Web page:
N. Janardhan

DUBAI, July 23, 2002 (IPS) - The United Nations has been largely impotent in the enforcement of international humanitarian laws in the Middle East crises, rights activists say, pointing to the escalating problems in the Palestinian territories and Iraq.

The latest incident in the Israeli-Palestinian conflict took place last night, when Israel launched an air attack in a residential neighborhood in Gaza City that resulted in the deaths of 15 people, including the head of the radical group Hamas, Sheikh Salah Shahada, and at least nine children.

The attack was condemned by the United Nations, the European Union and Arab leaders, and fed new anger among Palestinians. Extremist groups pledged "retaliation."

"An ugly crime, a massacre" was how Palestinian leader Yasser Arafat described the attack, asking the international community "to stop these crimes."

But an Israeli foreign ministry spokesman said the attacks, which Israeli Prime Minister Ariel Sharon called a success, targeted "terrorists" hiding among civilians and using them as "human shields."

But even before this latest attack, experts say, the international community represented by the United Nations has not been doing enough to promote dialogue and peace in the troubled region.

"Not only has the United Nations been unable to undertake credible and effective measures for the active protection of the Palestinian population, it has not even undertaken even passive measures such as sending a fact-finding team to the Jenin refugee camp," Hans Koechler, chief of the Vienna-based International Progress Organization, said here.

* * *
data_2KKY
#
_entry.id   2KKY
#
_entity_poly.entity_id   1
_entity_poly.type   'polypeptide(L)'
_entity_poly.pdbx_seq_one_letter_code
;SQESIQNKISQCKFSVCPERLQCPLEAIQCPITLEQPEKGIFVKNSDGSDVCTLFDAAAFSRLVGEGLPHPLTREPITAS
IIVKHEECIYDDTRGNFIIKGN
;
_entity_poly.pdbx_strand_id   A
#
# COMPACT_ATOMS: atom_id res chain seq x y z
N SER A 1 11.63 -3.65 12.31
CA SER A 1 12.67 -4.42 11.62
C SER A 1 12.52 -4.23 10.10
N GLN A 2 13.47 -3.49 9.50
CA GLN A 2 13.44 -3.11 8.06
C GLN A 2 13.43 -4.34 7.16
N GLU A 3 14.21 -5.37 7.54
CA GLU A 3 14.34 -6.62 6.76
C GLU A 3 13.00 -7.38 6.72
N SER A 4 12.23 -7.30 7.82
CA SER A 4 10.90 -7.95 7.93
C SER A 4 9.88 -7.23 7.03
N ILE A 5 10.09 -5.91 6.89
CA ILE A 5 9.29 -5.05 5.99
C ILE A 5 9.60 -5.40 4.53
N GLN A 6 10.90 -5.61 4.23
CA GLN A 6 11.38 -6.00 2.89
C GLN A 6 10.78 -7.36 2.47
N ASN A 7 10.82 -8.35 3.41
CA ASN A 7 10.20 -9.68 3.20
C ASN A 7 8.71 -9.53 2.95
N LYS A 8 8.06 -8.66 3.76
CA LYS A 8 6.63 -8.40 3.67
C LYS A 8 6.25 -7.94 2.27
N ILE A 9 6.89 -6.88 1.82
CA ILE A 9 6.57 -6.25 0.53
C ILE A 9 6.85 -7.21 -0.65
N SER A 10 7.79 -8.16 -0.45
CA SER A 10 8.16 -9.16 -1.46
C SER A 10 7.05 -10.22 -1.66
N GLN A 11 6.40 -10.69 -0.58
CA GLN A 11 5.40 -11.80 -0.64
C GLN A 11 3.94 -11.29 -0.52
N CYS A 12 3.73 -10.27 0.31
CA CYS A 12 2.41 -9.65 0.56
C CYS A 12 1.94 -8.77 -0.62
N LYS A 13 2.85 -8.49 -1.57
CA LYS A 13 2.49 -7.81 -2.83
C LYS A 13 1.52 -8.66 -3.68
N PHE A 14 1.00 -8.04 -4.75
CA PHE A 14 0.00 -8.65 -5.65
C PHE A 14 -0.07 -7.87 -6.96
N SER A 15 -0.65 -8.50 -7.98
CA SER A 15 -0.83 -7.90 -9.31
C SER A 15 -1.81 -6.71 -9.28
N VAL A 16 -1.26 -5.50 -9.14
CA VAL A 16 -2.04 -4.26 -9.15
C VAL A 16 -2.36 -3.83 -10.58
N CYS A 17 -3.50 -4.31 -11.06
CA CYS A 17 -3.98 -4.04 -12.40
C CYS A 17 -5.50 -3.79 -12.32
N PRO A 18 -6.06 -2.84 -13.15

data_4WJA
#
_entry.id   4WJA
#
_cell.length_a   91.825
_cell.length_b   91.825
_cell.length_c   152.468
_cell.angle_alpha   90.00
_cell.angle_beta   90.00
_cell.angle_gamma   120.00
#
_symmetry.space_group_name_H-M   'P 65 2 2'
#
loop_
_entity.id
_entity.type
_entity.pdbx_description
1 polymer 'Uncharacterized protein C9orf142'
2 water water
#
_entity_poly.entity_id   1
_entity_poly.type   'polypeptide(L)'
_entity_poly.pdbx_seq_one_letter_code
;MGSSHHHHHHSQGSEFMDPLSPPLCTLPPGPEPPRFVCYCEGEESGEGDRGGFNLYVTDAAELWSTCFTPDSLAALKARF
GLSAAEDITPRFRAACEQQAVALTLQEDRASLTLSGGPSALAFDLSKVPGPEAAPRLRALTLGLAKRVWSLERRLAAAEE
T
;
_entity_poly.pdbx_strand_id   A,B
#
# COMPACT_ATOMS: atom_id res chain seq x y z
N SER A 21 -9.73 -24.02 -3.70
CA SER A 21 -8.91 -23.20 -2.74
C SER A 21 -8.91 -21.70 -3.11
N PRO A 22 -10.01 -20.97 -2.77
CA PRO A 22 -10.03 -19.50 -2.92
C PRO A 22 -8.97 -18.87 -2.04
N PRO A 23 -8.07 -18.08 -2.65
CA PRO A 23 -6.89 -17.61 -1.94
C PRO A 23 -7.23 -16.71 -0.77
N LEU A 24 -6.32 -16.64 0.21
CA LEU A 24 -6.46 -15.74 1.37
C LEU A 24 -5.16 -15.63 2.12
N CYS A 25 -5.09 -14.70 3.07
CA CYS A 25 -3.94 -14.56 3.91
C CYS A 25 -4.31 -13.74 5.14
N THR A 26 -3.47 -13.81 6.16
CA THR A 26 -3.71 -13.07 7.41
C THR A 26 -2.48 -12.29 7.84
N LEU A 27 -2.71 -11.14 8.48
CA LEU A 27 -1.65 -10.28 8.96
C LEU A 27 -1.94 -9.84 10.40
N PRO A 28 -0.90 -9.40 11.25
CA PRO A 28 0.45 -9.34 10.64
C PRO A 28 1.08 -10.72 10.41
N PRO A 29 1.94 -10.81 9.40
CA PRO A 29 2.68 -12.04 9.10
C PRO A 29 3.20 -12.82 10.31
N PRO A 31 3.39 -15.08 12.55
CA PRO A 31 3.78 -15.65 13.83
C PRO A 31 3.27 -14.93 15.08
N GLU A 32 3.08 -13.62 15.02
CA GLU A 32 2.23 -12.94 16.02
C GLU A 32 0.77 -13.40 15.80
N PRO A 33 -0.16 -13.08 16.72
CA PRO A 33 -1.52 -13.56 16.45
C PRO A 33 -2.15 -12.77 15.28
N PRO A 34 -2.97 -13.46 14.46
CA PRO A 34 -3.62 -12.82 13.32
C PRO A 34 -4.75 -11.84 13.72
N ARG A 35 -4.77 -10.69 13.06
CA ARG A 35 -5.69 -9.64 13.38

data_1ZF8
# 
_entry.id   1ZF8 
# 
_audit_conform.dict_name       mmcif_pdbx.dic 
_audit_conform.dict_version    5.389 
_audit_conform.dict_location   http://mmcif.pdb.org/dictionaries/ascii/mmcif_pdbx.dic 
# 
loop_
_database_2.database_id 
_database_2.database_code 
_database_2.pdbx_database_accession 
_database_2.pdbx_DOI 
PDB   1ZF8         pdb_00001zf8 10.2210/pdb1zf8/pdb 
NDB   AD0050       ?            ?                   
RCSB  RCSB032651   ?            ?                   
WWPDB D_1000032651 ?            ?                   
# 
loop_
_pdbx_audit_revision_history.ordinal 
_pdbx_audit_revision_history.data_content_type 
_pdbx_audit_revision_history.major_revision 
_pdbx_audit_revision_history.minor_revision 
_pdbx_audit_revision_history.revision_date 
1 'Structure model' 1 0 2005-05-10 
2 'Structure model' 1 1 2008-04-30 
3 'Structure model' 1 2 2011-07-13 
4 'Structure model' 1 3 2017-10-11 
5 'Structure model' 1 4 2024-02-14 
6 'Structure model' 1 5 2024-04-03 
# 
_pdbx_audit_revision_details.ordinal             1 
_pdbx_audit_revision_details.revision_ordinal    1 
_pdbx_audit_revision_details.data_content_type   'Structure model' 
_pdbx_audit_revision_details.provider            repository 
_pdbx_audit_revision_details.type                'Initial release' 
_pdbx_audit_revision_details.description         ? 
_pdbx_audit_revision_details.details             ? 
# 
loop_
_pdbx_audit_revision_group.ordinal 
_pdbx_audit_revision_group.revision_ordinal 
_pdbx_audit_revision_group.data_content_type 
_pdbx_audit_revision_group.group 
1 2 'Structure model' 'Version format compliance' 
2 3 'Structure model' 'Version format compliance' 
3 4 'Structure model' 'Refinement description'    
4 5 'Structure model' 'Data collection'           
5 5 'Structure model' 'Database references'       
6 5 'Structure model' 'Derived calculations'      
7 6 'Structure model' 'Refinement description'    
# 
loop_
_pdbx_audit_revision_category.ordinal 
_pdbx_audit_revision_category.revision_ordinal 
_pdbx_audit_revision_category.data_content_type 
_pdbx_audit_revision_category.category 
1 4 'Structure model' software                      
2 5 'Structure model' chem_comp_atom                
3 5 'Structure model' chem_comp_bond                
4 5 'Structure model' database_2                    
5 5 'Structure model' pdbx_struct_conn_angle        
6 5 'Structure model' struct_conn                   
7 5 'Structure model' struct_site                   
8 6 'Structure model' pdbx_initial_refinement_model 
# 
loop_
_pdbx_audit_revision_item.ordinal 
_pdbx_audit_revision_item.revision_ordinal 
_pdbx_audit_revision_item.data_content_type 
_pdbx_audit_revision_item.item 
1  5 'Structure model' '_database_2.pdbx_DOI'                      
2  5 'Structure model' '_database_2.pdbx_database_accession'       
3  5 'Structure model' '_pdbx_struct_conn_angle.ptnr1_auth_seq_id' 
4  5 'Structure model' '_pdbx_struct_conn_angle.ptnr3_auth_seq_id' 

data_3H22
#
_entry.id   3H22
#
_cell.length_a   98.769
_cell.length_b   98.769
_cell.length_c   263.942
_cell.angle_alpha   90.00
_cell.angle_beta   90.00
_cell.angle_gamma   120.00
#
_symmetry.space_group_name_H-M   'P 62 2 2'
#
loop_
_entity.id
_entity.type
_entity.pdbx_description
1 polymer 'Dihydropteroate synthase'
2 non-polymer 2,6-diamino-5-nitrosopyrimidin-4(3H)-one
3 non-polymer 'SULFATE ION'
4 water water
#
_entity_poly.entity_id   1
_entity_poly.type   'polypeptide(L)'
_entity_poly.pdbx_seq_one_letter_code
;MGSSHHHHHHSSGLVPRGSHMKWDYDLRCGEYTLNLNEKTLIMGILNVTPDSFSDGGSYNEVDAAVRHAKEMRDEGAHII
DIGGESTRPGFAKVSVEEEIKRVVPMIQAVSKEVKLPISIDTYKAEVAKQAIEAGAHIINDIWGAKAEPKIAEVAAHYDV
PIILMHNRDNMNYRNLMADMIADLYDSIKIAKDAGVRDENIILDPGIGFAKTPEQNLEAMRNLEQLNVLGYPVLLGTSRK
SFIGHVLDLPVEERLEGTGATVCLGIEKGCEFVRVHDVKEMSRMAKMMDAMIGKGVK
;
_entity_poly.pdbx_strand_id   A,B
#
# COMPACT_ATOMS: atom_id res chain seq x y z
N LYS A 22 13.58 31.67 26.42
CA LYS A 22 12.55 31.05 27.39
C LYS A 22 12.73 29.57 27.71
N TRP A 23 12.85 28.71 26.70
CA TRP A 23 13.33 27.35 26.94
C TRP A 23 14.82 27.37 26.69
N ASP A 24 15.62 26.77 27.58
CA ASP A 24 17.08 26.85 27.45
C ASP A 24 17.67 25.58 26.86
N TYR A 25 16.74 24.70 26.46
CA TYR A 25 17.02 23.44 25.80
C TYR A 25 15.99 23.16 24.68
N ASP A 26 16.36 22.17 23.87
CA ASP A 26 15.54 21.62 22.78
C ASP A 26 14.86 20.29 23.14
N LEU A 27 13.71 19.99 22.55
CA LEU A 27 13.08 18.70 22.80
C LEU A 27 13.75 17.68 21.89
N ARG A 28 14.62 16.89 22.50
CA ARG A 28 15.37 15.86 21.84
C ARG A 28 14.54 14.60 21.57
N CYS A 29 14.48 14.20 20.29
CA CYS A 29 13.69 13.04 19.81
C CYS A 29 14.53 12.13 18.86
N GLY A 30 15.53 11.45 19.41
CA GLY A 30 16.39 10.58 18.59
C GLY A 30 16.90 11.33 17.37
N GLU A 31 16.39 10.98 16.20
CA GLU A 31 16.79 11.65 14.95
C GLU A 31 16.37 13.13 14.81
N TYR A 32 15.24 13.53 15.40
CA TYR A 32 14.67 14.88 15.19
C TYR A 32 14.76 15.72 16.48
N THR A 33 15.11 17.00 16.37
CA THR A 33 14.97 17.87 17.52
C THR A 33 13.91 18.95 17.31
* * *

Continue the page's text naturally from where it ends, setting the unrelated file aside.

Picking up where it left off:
Nine days of fierce fighting at the Jenin camp in March led to what the Palestinians say was the massacre of nearly 500 Palestinians. So brutal was the Israeli offensive that it provoked widespread criticism from various international figures, including some U.S. officials.

Washington opposed the creation of an international commission to investigate the atrocities, as proposed in Security Council Resolution 1405, and insisted instead on a fact-finding committee as its condition for agreeing to it.

Tel Aviv steadfastly obstructed the implementation of the resolution. Yet the United Nations made no move to condemn Israel for defying international resolutions, let alone invoke Chapter VII of the U.N. Charter.

This covers the use of force in response to acts of aggression or a threat to peace, but Koechler says the clauses of the charter "seem only applicable when action is to be directed against Iraq or Libya."

"The United Nations has become an organization which can churn out plenty of resolutions but is helpless in implementing any of them," Koechler told a conference on "Human Rights, Victims of War and International Law" here last week.

At the conference organized by the Zayed Center for Coordination and Follow-up, British-based writer and political activist Tariq Ali said the United Nations is selective and full of double standards.

"The United Nations is a non-entity without the support of the United States, which is completely unchallenged, as can be seen in the backing that Israel gets for its actions against Palestinians," he said.

Criticizing the United Nations for its failure in undertaking an independent investigation of the grave violations of international law by the Israeli occupying forces in Palestine, Koechler says the U.N. secretary-general's attitude has been one of "defeatism" when confronted with Israeli moves such as its rejection of the visit by the fact-finding team for Jenin.